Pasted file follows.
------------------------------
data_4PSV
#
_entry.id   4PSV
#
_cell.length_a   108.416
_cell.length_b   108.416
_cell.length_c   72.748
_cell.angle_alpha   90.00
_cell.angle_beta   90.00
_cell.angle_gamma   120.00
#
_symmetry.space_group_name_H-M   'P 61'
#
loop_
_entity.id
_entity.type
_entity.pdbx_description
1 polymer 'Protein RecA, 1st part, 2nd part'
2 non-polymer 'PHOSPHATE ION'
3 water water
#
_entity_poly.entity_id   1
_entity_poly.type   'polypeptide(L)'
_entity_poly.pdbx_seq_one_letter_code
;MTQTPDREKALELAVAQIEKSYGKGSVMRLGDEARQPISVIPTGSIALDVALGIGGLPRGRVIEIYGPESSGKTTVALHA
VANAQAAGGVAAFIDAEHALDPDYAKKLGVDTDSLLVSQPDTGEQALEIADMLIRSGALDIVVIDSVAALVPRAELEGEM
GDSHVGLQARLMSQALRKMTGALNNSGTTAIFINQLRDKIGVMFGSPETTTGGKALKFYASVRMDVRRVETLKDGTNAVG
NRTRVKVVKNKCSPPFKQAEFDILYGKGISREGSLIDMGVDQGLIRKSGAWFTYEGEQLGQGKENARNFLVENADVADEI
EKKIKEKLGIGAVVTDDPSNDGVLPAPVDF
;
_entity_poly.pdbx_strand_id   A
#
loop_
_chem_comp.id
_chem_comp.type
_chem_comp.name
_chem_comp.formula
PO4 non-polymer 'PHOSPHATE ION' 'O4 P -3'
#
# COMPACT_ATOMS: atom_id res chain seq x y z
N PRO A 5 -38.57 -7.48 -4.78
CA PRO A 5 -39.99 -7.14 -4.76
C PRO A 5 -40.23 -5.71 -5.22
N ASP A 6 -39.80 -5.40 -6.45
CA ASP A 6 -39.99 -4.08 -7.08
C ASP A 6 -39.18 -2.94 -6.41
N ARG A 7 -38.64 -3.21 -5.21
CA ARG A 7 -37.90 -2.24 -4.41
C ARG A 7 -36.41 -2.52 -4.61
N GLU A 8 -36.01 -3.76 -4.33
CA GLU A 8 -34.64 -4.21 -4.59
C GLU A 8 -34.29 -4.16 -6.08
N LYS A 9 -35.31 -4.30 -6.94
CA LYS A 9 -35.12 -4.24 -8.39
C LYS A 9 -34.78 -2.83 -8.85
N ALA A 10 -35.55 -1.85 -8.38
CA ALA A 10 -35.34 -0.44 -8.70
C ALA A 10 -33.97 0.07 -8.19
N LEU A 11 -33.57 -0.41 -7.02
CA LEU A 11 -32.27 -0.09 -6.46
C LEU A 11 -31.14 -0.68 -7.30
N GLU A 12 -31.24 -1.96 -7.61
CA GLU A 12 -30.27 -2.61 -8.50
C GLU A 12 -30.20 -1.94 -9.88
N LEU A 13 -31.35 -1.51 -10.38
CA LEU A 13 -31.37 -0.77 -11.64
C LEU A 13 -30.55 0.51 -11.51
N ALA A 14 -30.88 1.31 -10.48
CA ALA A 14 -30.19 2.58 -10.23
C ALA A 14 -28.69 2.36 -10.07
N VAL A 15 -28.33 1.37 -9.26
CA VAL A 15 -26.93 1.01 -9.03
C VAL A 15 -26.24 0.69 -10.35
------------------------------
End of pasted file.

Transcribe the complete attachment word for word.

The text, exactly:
data_4PSV
#
_entry.id   4PSV
#
_cell.length_a   108.416
_cell.length_b   108.416
_cell.length_c   72.748
_cell.angle_alpha   90.00
_cell.angle_beta   90.00
_cell.angle_gamma   120.00
#
_symmetry.space_group_name_H-M   'P 61'
#
loop_
_entity.id
_entity.type
_entity.pdbx_description
1 polymer 'Protein RecA, 1st part, 2nd part'
2 non-polymer 'PHOSPHATE ION'
3 water water
#
_entity_poly.entity_id   1
_entity_poly.type   'polypeptide(L)'
_entity_poly.pdbx_seq_one_letter_code
;MTQTPDREKALELAVAQIEKSYGKGSVMRLGDEARQPISVIPTGSIALDVALGIGGLPRGRVIEIYGPESSGKTTVALHA
VANAQAAGGVAAFIDAEHALDPDYAKKLGVDTDSLLVSQPDTGEQALEIADMLIRSGALDIVVIDSVAALVPRAELEGEM
GDSHVGLQARLMSQALRKMTGALNNSGTTAIFINQLRDKIGVMFGSPETTTGGKALKFYASVRMDVRRVETLKDGTNAVG
NRTRVKVVKNKCSPPFKQAEFDILYGKGISREGSLIDMGVDQGLIRKSGAWFTYEGEQLGQGKENARNFLVENADVADEI
EKKIKEKLGIGAVVTDDPSNDGVLPAPVDF
;
_entity_poly.pdbx_strand_id   A
#
loop_
_chem_comp.id
_chem_comp.type
_chem_comp.name
_chem_comp.formula
PO4 non-polymer 'PHOSPHATE ION' 'O4 P -3'
#
# COMPACT_ATOMS: atom_id res chain seq x y z
N PRO A 5 -38.57 -7.48 -4.78
CA PRO A 5 -39.99 -7.14 -4.76
C PRO A 5 -40.23 -5.71 -5.22
N ASP A 6 -39.80 -5.40 -6.45
CA ASP A 6 -39.99 -4.08 -7.08
C ASP A 6 -39.18 -2.94 -6.41
N ARG A 7 -38.64 -3.21 -5.21
CA ARG A 7 -37.90 -2.24 -4.41
C ARG A 7 -36.41 -2.52 -4.61
N GLU A 8 -36.01 -3.76 -4.33
CA GLU A 8 -34.64 -4.21 -4.59
C GLU A 8 -34.29 -4.16 -6.08
N LYS A 9 -35.31 -4.30 -6.94
CA LYS A 9 -35.12 -4.24 -8.39
C LYS A 9 -34.78 -2.83 -8.85
N ALA A 10 -35.55 -1.85 -8.38
CA ALA A 10 -35.34 -0.44 -8.70
C ALA A 10 -33.97 0.07 -8.19
N LEU A 11 -33.57 -0.41 -7.02
CA LEU A 11 -32.27 -0.09 -6.46
C LEU A 11 -31.14 -0.68 -7.30
N GLU A 12 -31.24 -1.96 -7.61
CA GLU A 12 -30.27 -2.61 -8.50
C GLU A 12 -30.20 -1.94 -9.88
N LEU A 13 -31.35 -1.51 -10.38
CA LEU A 13 -31.37 -0.77 -11.64
C LEU A 13 -30.55 0.51 -11.51
N ALA A 14 -30.88 1.31 -10.48
CA ALA A 14 -30.19 2.58 -10.23
C ALA A 14 -28.69 2.36 -10.07
N VAL A 15 -28.33 1.37 -9.26
CA VAL A 15 -26.93 1.01 -9.03
C VAL A 15 -26.24 0.69 -10.35